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DNA 'mistakes' cause most cancers

25 March 2017

More than two-thirds of cancer-causing cell mutations are simply due to random and unpredictable DNA copying "mistakes", according to two US-based scientists. The study was conducted by the same group of researchers who carried out another study that was published in 2015 which blamed bad luck or random gene mutations for cancer.

Copying mistakes were linked to 77 per cent of pancreatic cancers but only 35 per cent of lung cancers, which were mostly triggered by smoking and other environmental factors.

"The main goal of the new paper is to try, for the first time, to calculate how many of these mutations found in cancers are due to the environment, heredity or random mutations", Vogelstein said. There have been a lot of risk factors like family history and lifestyle habits but a new study reveals that most cancers might be a case of random DNA mutations.

In contrast, they noted, more than two-thirds of the mutations in lung cancer arise from environmental factors, mostly smoking.

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"The results we obtained are essentially the same", he said, and "they continue to suggest that there is an important correlation between the number of stem-cell divisions in an organ and the risk of cancer". While most are harmless, a small number affect genes that will promote cancer.

The researchers estimate that 66% of cancer mutations result from copying errors, 29% can be attributed to lifestyle or environment, and the remaining 5% are inherited.
Cancer prevention advocates anxious the idea might sway people to give up on healthier lifestyles. Those influences don't show up in genomic analyses like those the Hopkins researchers did but are affected by lifestyle and environmental factors, said Ross Prentice, a renowned cancer biostatistician at Fred Hutchinson Cancer Center in Seattle.

"We all agree that 40 percent of cancers are preventable", said Vogelstein. It's a finding that could change how researchers wage the "war on cancer", says study co-author Bert Vogelstein, a geneticist at the Sidney Kimmel Comprehensive Cancer Center in Baltimore, Maryland.

What causes cancer? High-profile culprits obviously include bum genes inherited from parents and harmful environmental and lifestyle factors, such as smoking or not wearing sunscreen. "With so numerous mutations caused by R, the internal enemies, one of the best strategies is to nip their attacks in the bud", Vogelstein said during a press conference announcing the results.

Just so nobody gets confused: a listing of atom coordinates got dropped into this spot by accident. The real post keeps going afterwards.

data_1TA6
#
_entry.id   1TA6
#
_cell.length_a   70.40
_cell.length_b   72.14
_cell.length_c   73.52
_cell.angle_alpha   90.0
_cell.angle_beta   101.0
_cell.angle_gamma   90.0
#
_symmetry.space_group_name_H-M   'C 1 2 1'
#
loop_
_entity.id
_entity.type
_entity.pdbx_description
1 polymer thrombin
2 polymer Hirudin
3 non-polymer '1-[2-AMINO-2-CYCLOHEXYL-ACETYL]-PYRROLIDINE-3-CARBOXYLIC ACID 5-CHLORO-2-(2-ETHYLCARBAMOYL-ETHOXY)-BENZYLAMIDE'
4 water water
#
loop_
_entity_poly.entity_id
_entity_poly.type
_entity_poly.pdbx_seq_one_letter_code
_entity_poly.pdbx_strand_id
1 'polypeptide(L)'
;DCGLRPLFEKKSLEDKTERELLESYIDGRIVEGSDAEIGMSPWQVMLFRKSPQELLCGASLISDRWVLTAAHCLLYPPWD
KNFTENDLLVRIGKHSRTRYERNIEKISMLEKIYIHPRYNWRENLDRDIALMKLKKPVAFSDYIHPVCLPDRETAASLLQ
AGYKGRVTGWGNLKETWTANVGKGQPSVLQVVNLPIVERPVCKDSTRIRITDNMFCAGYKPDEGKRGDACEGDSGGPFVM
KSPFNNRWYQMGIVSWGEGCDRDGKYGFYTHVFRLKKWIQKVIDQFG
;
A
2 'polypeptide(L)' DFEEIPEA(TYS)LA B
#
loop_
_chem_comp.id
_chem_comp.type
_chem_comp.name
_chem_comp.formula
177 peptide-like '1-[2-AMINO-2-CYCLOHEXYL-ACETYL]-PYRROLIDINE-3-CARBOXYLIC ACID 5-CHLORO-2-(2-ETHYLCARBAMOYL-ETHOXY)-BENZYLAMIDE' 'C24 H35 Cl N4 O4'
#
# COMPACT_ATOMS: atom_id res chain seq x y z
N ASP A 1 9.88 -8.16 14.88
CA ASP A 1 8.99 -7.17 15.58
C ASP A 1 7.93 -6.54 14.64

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At the press conference, Vogelstein said he hoped this research would offer comfort to millions of patients who have developed cancers despite living healthy lifestyles, helping them feel less guilty about contracting the disease since mutations are unavoidable.

"Environmental exposures can influence cancer risk in many ways", he said, including whether cells fix cancer-causing mutations and whether the immune system destroys tumor cells before they cause actual disease. These factors can, in fact, cause cancer, but the third cause, random mutations, accounts for two-thirds of the disease. "But the data doesn't convince me".

The findings - which estimate that 66 percent of cancer mutations are effectively bad luck that we can't do anything about - support the conclusions of a controversial paper released in 2015 by the same researchers, which came under fire for appearing to suggest that there was nothing we could do to prevent various cancers.

The team at the Johns Hopkins Kimmel Cancer Center conducted a study to find out what fraction of mutations in cancer DNA copying errors are responsible for.

The misinterpretations sparked a blast of corrective pieces, opinions, and even new studies.

Inherited factors are also not known to play a role in lung cancers.

Certain cancers occur more often in certain areas than in others.

As it is the fact that mutation cannot be avoided and that cancer can take place even in a ideal environment, Dr. Vogelstein hopes that early detection should be the main focus.

DNA 'mistakes' cause most cancers